BRIGHAM CITY — World War II veteran LoRae Unger arrived at a New York state Navy WAVES boot camp just months before the German army surrendered to the Allied Forces.
“I just got into uniform when the Nazis gave up. I guess I scared them,” said the 87-year-old Unger, who on April 15, 1944, her 20th birthday — the day she became eligible — enlisted in the United States Navy WAVES.
The California native, who came to live in Brigham City through marriage and a business she and her late husband had established there, served in the Navy for about 18 months. She was sworn in by then-U.S. President Harry S. Truman.
Most of Unger’s time was spent at Naval Air Station Banana River, north of Satellite Beach, Fla., before she was formally discharged in 1946.
“They didn’t put us overseas,” she said of the women who joined the Navy WAVES (Women Accepted for Volunteer Emergency Service).
At Banana River, Unger said, she served as an instructor for combat crews stationed there.
“I showed films. That was about it,” said Unger, one of about 100 women among 10,000 men stationed at the base at the time.
The films trained combat crews on how to identify various ships and planes the crews might come in contact with, Unger said.
But before her days of operating a film projector at Banana River, the Brigham City resident was part of a singing platoon during her stay at Hunter College in New York, where Navy WAVES attended boot camp.
Hunter College, now known as Lehman College, was in the Bronx. During the war it was commandeered by the Navy to serve as its WAVES boot camp. There, about 2,000 women every six weeks would attend the camp to receive basic military training.
It was during her stay there, Unger said, that she became part of a platoon that performed throughout the New York area in an effort to raise money for war bonds. She said she can still recall singing in New York’s Times Square at a war bond rally.
“World War II female veterans are rare,” said Terry Schow, director of the Utah Department of Veterans’ Affairs.
There are about 30 living female World War II veterans in the state of Utah, said Gina Painter, Women Veterans Program Manager with the VA Salt Lake City Health Care System.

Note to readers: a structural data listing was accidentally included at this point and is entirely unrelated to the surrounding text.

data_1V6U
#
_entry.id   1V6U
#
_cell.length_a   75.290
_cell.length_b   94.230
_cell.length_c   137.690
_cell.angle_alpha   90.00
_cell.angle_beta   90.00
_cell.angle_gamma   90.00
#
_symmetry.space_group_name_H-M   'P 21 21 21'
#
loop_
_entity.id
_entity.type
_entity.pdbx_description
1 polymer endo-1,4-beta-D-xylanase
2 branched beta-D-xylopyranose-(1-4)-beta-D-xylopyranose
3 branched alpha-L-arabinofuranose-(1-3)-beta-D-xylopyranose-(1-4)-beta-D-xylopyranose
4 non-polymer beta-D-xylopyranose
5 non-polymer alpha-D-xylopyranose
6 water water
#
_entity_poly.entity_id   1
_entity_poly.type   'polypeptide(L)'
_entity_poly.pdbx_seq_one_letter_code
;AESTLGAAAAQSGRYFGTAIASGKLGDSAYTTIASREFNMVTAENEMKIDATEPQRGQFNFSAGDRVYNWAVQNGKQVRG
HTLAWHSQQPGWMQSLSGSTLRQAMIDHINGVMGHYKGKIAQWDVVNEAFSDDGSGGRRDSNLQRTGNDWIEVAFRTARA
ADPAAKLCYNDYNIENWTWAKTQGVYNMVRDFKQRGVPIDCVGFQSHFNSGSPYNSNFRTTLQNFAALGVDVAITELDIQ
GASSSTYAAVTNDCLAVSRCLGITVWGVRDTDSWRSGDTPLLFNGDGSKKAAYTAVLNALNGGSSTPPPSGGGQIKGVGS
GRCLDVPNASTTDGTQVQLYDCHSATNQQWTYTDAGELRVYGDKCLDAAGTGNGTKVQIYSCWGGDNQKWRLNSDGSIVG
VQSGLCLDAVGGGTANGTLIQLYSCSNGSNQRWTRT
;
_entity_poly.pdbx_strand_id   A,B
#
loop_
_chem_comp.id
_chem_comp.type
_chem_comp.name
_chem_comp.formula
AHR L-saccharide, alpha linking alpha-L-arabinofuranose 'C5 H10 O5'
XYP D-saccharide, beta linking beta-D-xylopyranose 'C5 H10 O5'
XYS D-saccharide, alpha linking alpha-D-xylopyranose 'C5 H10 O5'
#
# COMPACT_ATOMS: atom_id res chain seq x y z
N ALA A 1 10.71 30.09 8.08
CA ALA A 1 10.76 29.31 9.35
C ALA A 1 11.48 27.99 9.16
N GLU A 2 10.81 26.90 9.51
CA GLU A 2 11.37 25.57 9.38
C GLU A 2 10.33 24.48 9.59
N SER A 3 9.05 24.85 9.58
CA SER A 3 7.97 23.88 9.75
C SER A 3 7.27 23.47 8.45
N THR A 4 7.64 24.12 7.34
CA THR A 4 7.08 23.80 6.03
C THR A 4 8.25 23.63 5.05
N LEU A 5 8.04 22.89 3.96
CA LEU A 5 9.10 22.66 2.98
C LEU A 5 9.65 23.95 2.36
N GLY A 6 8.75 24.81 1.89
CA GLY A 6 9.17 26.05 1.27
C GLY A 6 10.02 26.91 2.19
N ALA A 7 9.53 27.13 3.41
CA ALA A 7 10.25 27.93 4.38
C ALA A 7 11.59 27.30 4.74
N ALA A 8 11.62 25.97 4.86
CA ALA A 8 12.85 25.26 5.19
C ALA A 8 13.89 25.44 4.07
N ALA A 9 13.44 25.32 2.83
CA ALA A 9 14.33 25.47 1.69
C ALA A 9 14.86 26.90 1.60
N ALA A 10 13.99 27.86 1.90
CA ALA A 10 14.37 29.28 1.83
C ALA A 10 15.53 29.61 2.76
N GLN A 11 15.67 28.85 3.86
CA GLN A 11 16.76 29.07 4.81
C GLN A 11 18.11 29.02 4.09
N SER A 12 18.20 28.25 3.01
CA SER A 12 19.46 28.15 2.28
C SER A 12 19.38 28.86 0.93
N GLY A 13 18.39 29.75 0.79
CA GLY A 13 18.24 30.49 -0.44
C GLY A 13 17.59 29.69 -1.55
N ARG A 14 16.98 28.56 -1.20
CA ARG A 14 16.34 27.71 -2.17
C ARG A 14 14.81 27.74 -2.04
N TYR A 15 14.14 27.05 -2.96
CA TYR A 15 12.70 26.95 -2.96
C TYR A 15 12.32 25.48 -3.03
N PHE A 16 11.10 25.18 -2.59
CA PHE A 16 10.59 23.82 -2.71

It was out of a love for her country, Unger said, that she served in the military. She hopes sharing her story will put her in touch with other women who may have served during the same period.
So many of the World War II veterans are dying, Unger said, and she has lived such an interesting life, she would like to share her experiences with others.
“I was 16 when the war started on Dec. 7, 1941. I’ll never forget that day,” Unger said of the bombing of Pearl Harbor. “It was frightening. We lived in California, and we had blackouts.”
The bombing of Pearl Harbor was one of the biggest reasons she eventually enlisted in the Navy, said Unger, who was doing defense work on radar systems when she eventually joined the WAVES.
“I was just a kid when it started,” she said of the war.
“Those boys that were going over (to fly) were just kids,” said Unger, who married twice after the war.
Her second husband, Cody Unger, an Army Air Force veteran, is buried in Arlington National Cemetery in Virginia.
“I love the nation,” Unger said, “and it is kind of upsetting what is happening to it.”
Unger said that to make this nation great, its leaders need to live more in accordance with the Ten Commandments, and the public needs to take a greater interest in voting.